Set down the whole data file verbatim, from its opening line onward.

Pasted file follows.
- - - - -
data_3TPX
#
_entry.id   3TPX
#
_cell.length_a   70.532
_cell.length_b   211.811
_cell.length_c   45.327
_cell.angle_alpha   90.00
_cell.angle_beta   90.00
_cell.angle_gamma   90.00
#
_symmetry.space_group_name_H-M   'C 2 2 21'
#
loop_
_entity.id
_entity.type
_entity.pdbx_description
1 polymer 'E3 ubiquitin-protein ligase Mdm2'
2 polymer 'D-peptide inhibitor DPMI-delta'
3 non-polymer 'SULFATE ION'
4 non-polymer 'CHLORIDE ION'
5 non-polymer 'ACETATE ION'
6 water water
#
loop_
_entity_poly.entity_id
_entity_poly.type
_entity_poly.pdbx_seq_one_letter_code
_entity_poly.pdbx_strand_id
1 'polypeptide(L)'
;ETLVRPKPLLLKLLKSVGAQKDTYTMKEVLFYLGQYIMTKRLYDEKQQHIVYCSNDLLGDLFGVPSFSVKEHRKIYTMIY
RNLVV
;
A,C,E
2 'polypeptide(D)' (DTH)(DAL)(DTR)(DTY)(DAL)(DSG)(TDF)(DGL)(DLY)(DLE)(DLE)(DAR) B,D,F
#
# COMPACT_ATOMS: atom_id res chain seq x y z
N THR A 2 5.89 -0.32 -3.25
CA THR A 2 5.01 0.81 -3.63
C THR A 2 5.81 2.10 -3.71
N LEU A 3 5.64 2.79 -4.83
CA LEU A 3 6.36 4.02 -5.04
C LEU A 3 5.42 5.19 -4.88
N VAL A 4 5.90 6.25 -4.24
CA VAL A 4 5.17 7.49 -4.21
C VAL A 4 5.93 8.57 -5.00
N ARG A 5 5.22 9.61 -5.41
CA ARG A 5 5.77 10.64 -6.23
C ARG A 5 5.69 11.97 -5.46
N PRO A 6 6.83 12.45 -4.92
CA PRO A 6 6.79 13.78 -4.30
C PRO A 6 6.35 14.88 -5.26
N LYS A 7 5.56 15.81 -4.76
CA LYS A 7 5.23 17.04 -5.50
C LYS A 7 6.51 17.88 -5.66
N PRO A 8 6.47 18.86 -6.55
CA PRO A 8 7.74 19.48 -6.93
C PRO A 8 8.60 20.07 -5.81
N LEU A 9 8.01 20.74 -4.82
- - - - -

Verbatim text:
data_3TPX
#
_entry.id   3TPX
#
_cell.length_a   70.532
_cell.length_b   211.811
_cell.length_c   45.327
_cell.angle_alpha   90.00
_cell.angle_beta   90.00
_cell.angle_gamma   90.00
#
_symmetry.space_group_name_H-M   'C 2 2 21'
#
loop_
_entity.id
_entity.type
_entity.pdbx_description
1 polymer 'E3 ubiquitin-protein ligase Mdm2'
2 polymer 'D-peptide inhibitor DPMI-delta'
3 non-polymer 'SULFATE ION'
4 non-polymer 'CHLORIDE ION'
5 non-polymer 'ACETATE ION'
6 water water
#
loop_
_entity_poly.entity_id
_entity_poly.type
_entity_poly.pdbx_seq_one_letter_code
_entity_poly.pdbx_strand_id
1 'polypeptide(L)'
;ETLVRPKPLLLKLLKSVGAQKDTYTMKEVLFYLGQYIMTKRLYDEKQQHIVYCSNDLLGDLFGVPSFSVKEHRKIYTMIY
RNLVV
;
A,C,E
2 'polypeptide(D)' (DTH)(DAL)(DTR)(DTY)(DAL)(DSG)(TDF)(DGL)(DLY)(DLE)(DLE)(DAR) B,D,F
#
# COMPACT_ATOMS: atom_id res chain seq x y z
N THR A 2 5.89 -0.32 -3.25
CA THR A 2 5.01 0.81 -3.63
C THR A 2 5.81 2.10 -3.71
N LEU A 3 5.64 2.79 -4.83
CA LEU A 3 6.36 4.02 -5.04
C LEU A 3 5.42 5.19 -4.88
N VAL A 4 5.90 6.25 -4.24
CA VAL A 4 5.17 7.49 -4.21
C VAL A 4 5.93 8.57 -5.00
N ARG A 5 5.22 9.61 -5.41
CA ARG A 5 5.77 10.64 -6.23
C ARG A 5 5.69 11.97 -5.46
N PRO A 6 6.83 12.45 -4.92
CA PRO A 6 6.79 13.78 -4.30
C PRO A 6 6.35 14.88 -5.26
N LYS A 7 5.56 15.81 -4.76
CA LYS A 7 5.23 17.04 -5.50
C LYS A 7 6.51 17.88 -5.66
N PRO A 8 6.47 18.86 -6.55
CA PRO A 8 7.74 19.48 -6.93
C PRO A 8 8.60 20.07 -5.81
N LEU A 9 8.01 20.74 -4.82